What a day, very intensive emotionally. One of these days that demonstrate to me how birding is the best therapy. This morning after seeing the boys off to school I headed up to Flamborough to say goodbye to my dear friend Martin Garner (see also here). On the way to King's Lynn I stopped briefly for the 2000ish-large gull flock near Middleton. I had wanted to check this flock properly many times before but never had the chance. Today I couldn't resist, but I was not focused - my mind was elsewhere. I had no time and patience to get the scope out and work them properly. A quick scan with bins revealed no unusual gulls, so I thought I'd be a wiseguy - I took a video of the flock planning to check them on the computer screen at home and fish out all the caspos hiding in there. Of course the plan didn't work - my video movements were too quick and shaky and it was impossible to identify anything. Later on some proper birders checked the flock and found a caspian and 6 yellow-legs in that same flock. Well done.
In King's Lynn I met up with Terry who joined me for the drive up to Flamborough. The connection with Terry was immediate, as often happens with fellow birders. Sadly grim circumstances to meet for the first time, but it was great to meet Terry at last. Anyway, we started heading up, talking about Martin and about China and all kinds of stuff. About halfway I got a call from close friends advising us not to come. So we made a U-turn and head back, sad and frustrated. As I had already taken the day off and couldn't think about getting any work done today, we decided to go for Plan B and headed over to N Norfolk for few hours of birding.
We started off at Brancaster Staithe (Terry you were correct - it's a place for loading or unloading boats), where a Red-necked Grebe has been showing for the last couple of weeks or so. We didn't even need to step out of the car - the bird was on show immediately in the canal by the beach carpark. But we did step out of the car. At first the grebe kept its distance but slowly it approached us and eventually was pretty close. Pity the light was poor. Quality bird, though I'd rather see this one in Israel.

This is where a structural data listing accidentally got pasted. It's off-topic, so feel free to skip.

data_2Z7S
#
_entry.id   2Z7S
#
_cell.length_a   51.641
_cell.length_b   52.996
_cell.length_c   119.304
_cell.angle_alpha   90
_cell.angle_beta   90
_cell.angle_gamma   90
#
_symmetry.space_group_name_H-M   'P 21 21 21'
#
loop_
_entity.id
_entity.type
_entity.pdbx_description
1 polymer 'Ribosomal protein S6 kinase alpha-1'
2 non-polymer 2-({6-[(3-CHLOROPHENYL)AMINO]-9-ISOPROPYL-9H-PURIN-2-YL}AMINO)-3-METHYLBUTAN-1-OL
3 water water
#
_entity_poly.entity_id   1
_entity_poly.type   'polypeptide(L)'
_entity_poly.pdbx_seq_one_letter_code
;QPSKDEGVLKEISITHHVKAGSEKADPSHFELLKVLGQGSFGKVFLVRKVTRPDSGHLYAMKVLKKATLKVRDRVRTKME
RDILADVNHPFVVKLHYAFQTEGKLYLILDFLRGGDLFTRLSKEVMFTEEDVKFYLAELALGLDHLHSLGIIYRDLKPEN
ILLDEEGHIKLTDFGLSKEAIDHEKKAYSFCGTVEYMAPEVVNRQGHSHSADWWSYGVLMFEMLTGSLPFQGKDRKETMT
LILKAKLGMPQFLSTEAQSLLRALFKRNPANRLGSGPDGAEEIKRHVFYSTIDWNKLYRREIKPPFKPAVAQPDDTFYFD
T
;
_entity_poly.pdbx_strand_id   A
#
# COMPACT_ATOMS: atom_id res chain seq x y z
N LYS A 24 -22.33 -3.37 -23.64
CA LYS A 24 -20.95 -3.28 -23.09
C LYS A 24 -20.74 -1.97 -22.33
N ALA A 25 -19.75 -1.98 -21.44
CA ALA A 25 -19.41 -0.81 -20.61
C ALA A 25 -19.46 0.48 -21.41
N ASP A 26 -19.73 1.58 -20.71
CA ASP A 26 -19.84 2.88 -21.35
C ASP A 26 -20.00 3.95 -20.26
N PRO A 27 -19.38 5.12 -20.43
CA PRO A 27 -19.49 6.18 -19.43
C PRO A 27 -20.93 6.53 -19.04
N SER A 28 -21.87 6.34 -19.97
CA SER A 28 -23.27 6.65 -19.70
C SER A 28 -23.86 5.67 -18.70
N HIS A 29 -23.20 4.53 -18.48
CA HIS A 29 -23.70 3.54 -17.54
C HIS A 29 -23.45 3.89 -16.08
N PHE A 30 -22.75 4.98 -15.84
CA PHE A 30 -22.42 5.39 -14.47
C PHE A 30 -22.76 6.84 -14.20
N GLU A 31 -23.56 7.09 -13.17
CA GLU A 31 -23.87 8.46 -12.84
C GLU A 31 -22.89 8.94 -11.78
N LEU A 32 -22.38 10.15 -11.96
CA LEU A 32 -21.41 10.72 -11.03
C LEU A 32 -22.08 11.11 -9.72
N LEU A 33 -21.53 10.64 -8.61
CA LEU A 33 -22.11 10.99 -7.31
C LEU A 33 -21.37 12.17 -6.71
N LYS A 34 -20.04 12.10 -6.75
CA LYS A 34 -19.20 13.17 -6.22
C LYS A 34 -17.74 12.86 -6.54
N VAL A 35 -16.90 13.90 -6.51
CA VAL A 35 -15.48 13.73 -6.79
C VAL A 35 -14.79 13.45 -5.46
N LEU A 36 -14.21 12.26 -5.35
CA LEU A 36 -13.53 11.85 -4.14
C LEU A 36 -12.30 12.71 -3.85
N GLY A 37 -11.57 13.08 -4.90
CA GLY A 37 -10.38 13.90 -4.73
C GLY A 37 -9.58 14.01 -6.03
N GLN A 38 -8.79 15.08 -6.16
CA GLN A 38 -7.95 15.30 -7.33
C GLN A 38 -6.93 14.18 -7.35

Quite a few other birds around. Of note was one Goldeneye.
We then continued to nearby Choseley Farms. We positioned ourselves on top of the hill. It took us some time to connect with a Rough-legged Buzzard after seeing about 10 Common Buzzards. At first we had distant scope views sat on the ground. Then we approached it along the road to get closer views. I walked out of the car without the camera to see if it is on view from the new angle. Then it decided to fly off, heading towards us. Dashed back to the car for the camera but by the time I got it out the buzzard was already heading away. And as if at noon the light wasn't bad enough, now at 15:00 it was getting dark. So these are horrible record shots of another quality bird.
Other birds in the area were about 30 Corn Buntings, and several Fieldfares. Nice to bump into James up there. Then Terry and I parted and I drove back home to Norwich.
It was great to meet you, Yoav, despite the sad circumstances that brought us together. Thank you for contacting me. Martin has assembled a brilliant bunch of people to work together on Birding Frontiers and I am sure he would be delighted to hear we finally met in Norfolk! Hope to see you again before I return to China in January.ReplyDelete